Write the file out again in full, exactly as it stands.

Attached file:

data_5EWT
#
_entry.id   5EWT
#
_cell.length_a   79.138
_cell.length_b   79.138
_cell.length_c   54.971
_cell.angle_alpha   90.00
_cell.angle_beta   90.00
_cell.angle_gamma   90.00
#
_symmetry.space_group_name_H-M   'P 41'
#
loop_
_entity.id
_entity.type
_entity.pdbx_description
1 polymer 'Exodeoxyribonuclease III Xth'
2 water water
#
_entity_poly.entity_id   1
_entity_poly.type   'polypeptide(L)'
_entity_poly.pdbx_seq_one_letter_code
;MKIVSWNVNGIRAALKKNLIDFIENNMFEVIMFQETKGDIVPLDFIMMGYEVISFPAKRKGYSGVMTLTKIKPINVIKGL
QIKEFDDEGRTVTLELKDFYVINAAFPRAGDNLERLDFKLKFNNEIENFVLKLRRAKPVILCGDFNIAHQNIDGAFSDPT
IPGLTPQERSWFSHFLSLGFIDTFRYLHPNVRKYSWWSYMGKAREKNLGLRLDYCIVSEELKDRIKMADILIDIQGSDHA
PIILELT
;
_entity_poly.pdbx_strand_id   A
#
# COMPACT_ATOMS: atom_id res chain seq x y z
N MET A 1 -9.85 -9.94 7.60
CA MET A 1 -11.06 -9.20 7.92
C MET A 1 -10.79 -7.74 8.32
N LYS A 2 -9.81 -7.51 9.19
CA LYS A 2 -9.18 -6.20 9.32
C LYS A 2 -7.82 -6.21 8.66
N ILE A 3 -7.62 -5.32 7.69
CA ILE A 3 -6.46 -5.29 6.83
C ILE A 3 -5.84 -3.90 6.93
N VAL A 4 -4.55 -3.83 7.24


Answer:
data_5EWT
#
_entry.id   5EWT
#
_cell.length_a   79.138
_cell.length_b   79.138
_cell.length_c   54.971
_cell.angle_alpha   90.00
_cell.angle_beta   90.00
_cell.angle_gamma   90.00
#
_symmetry.space_group_name_H-M   'P 41'
#
loop_
_entity.id
_entity.type
_entity.pdbx_description
1 polymer 'Exodeoxyribonuclease III Xth'
2 water water
#
_entity_poly.entity_id   1
_entity_poly.type   'polypeptide(L)'
_entity_poly.pdbx_seq_one_letter_code
;MKIVSWNVNGIRAALKKNLIDFIENNMFEVIMFQETKGDIVPLDFIMMGYEVISFPAKRKGYSGVMTLTKIKPINVIKGL
QIKEFDDEGRTVTLELKDFYVINAAFPRAGDNLERLDFKLKFNNEIENFVLKLRRAKPVILCGDFNIAHQNIDGAFSDPT
IPGLTPQERSWFSHFLSLGFIDTFRYLHPNVRKYSWWSYMGKAREKNLGLRLDYCIVSEELKDRIKMADILIDIQGSDHA
PIILELT
;
_entity_poly.pdbx_strand_id   A
#
# COMPACT_ATOMS: atom_id res chain seq x y z
N MET A 1 -9.85 -9.94 7.60
CA MET A 1 -11.06 -9.20 7.92
C MET A 1 -10.79 -7.74 8.32
N LYS A 2 -9.81 -7.51 9.19
CA LYS A 2 -9.18 -6.20 9.32
C LYS A 2 -7.82 -6.21 8.66
N ILE A 3 -7.62 -5.32 7.69
CA ILE A 3 -6.46 -5.29 6.83
C ILE A 3 -5.84 -3.90 6.93
N VAL A 4 -4.55 -3.83 7.24